Two years after the formation of the Non-Fiction Producers Association, longtime media exec and general manager of the NPA John Ford talks about the state of the industry for producers in an increasingly OTT world.
Cynopsis: Why was the NPA created?
John Ford: The NPA – which is the first professional body representing the non-fiction content production business in the US – was created first and foremost to offer a platform for producers to exchange ideas, and to discuss and resolve issues that affect them, as well as buyers. Our goals also are to compile and distribute accurate information related to our business, and to define and promote best practices across the industry. We’re coming up on two years and now represent 39 major production companies.
Cynopsis: What are the most surprising things you learned as GM?
Ford: Considering this is a group of highly competitive creative entrepreneurs, I’ve been surprised at how willing they are to share useful information with the whole group. When you think about it, that makes sense and it’s part of what’s driven our success; still, it was surprising to me at first. I’ve also been surprised at how active some of our members are in helping each other and the industry – there is real statesmanship in this group.
Cynopsis: What impact has the NPA had?
Ford: We’ve gotten the attention of the business affairs and production departments at various networks and network groups, especially when we present data on the industry that really are impossible to ignore or dispute. We’re all about the facts, and the facts of this industry are very compelling. Also, we’ve been able to focus our members’ attention on long-term strategic issues like insurance, healthcare, operating costs and the fundamental development process, as well as the emerging digital marketplace.
Cynopsis: Where do you see the state of the industry? What are the most pressing issues right now?
Ford: The industry is healthy, but it’s undergoing massive change in several respects. Networks are adjusting to challenges to their audiences’ attention. We have many more types of content services beckoning, OTT’s like Netflix, Amazon, Hulu and many others, and that means turbulence. Our producers believe network executives have become more risk-averse and are hedging their bets. There’s an intensified focus on alternative ways to engage viewers, though often without proven revenue models in those areas. In general, though, the news is positive. Business is up, after a slight down cycle last year, as commissioners realized they were short of premieres and needed more hours pretty quickly. In terms of pressing issues, based on our member feedback I would say retention of rights, backend income that is real, not phantom, and producer fees are the most prominent.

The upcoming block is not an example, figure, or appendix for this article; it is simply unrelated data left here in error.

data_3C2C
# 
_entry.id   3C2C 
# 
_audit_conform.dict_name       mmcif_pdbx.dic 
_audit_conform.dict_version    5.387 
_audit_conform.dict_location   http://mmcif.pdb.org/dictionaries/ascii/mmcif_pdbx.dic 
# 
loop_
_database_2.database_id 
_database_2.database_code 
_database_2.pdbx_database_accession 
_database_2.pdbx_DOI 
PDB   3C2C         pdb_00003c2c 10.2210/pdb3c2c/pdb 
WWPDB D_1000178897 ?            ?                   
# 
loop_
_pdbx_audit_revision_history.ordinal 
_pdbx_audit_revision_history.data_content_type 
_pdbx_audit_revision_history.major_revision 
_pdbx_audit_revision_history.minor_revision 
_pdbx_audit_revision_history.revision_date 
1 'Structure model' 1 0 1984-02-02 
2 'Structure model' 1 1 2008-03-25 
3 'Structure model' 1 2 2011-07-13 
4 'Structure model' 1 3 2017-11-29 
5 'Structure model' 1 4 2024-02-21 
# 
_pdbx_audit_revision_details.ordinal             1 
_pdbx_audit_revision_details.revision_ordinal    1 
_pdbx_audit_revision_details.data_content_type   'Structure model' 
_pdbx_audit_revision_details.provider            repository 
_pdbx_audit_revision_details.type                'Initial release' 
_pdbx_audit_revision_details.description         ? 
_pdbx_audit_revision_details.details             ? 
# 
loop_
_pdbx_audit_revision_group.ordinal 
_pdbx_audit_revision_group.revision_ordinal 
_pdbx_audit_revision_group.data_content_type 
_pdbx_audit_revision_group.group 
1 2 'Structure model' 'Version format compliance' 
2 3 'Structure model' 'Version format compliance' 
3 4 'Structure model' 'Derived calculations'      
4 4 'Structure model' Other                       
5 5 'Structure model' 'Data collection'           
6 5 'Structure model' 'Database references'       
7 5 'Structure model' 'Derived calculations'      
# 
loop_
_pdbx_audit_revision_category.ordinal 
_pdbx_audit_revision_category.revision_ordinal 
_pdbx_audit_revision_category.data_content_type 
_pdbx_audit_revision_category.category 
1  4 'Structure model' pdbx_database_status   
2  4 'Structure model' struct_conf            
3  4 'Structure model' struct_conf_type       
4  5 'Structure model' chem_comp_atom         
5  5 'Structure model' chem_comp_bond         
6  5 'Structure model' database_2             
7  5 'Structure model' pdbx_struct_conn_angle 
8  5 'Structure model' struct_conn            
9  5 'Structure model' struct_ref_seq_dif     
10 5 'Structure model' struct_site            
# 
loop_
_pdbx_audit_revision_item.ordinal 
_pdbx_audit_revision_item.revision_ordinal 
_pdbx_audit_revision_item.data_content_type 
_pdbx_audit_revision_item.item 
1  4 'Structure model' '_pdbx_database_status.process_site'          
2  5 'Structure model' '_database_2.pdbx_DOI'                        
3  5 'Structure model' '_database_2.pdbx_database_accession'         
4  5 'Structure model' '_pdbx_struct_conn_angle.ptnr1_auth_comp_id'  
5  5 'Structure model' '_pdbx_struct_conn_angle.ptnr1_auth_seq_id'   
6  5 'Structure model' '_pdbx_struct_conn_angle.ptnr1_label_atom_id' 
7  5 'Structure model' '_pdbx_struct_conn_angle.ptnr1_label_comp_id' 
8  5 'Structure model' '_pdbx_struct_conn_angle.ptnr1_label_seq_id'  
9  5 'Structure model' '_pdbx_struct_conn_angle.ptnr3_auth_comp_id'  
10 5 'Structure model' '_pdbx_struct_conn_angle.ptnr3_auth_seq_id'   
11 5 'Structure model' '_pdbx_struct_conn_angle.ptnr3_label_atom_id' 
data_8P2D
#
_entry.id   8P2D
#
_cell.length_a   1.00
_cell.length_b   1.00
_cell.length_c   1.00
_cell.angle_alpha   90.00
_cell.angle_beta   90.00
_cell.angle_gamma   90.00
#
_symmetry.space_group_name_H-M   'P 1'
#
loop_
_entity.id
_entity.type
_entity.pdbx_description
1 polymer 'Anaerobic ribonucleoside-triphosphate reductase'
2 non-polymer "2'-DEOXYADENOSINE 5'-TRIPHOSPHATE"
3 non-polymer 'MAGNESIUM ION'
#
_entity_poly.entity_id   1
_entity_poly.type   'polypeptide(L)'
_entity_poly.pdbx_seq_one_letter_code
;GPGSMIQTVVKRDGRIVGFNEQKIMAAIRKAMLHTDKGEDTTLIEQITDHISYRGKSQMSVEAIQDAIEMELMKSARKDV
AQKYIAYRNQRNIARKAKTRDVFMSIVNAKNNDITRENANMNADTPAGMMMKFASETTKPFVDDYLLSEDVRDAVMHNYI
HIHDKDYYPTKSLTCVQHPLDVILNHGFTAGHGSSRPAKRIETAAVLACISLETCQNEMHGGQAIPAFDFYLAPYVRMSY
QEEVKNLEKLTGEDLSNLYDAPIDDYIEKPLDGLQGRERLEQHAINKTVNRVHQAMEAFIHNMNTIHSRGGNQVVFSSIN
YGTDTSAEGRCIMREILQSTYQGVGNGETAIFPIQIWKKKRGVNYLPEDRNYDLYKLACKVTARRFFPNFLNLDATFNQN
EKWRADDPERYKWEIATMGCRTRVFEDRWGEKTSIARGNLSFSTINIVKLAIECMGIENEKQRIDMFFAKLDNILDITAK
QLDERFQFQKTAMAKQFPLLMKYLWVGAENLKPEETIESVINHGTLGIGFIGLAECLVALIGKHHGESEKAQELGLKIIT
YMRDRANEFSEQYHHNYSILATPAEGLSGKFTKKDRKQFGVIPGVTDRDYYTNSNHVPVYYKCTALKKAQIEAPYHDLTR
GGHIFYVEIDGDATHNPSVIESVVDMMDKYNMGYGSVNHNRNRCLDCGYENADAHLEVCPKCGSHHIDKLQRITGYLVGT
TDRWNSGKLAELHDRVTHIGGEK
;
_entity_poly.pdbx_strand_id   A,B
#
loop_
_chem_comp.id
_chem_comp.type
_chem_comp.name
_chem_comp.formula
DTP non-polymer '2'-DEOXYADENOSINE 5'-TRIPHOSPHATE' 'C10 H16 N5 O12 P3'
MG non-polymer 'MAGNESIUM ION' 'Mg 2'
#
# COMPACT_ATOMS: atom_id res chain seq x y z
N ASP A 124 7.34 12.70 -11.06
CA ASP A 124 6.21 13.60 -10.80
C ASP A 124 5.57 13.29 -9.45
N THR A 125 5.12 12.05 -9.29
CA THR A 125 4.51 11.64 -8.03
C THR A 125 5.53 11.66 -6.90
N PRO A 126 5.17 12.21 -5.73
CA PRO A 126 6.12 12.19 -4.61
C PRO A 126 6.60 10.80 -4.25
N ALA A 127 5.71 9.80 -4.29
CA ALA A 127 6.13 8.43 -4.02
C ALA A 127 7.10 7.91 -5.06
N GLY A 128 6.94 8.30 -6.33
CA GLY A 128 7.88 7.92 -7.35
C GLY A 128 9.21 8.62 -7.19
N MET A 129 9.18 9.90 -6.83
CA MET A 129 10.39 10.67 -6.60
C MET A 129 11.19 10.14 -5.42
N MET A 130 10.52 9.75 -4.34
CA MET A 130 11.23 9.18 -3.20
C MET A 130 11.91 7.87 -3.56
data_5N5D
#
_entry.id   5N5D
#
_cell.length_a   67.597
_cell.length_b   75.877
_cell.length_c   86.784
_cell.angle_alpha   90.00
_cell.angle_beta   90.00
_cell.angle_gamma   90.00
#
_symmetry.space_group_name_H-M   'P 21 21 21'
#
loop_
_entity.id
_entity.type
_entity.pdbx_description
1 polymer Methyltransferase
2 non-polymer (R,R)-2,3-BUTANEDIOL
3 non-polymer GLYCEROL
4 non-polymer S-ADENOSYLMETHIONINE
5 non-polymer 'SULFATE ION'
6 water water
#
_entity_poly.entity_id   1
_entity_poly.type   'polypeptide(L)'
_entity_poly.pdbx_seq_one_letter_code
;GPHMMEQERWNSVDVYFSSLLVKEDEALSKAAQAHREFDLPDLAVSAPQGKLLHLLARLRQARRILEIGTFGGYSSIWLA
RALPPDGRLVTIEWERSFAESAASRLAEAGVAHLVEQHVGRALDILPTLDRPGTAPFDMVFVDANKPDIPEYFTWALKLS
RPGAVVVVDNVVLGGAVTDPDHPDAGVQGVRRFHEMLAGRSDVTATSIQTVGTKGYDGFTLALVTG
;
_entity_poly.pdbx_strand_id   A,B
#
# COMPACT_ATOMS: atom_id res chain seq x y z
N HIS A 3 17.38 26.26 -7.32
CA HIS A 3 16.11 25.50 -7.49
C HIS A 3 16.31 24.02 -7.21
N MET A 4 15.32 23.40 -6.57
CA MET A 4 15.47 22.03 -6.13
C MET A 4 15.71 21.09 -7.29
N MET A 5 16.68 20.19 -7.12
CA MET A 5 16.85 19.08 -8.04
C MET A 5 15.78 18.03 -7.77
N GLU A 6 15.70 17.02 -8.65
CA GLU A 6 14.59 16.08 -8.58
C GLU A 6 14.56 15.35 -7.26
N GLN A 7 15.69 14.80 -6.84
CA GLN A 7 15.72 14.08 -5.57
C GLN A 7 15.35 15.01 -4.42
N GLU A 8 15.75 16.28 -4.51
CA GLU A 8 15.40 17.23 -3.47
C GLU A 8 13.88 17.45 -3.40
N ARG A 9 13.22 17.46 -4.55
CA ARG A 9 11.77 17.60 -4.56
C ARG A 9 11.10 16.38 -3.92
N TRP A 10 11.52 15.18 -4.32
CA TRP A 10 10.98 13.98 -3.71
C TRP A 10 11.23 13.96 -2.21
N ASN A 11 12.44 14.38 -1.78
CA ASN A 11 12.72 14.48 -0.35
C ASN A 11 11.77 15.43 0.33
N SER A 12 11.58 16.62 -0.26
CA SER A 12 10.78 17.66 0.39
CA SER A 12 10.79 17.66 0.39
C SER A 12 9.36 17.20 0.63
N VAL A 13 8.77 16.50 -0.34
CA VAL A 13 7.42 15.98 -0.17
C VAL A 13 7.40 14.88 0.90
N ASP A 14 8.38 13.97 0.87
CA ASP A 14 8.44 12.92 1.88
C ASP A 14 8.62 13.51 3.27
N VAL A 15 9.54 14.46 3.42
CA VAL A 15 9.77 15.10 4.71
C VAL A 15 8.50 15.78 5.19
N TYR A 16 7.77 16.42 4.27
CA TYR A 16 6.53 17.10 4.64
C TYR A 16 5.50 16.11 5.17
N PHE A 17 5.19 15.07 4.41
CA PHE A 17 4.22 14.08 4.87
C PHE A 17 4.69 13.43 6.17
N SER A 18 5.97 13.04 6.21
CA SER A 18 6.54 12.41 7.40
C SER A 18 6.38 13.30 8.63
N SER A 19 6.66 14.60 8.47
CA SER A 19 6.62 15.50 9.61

Cynopsis: What changes have you seen as networks work to cut costs, and how have you dealt with them?
Ford: Certainly, there is pressure on different fronts as issues like compression of production schedules, season-to-season price increases, producer compensation and EP fees all exist to varying degrees at different networks. However, hit shows tend to retain bargaining leverage. The issue is going to be what happens when quality suffers, as price pressure has its effects. We deal with this by pointing out the value our producers create and how cost-effectively they do it, and by emphasizing the long-term health of the creative partnership they have with the networks. We also use data to point to what I refer to as “sand in the gears” of the development, legal and production processes that costs both partners money and wasted time. They’re pretty receptive to that.
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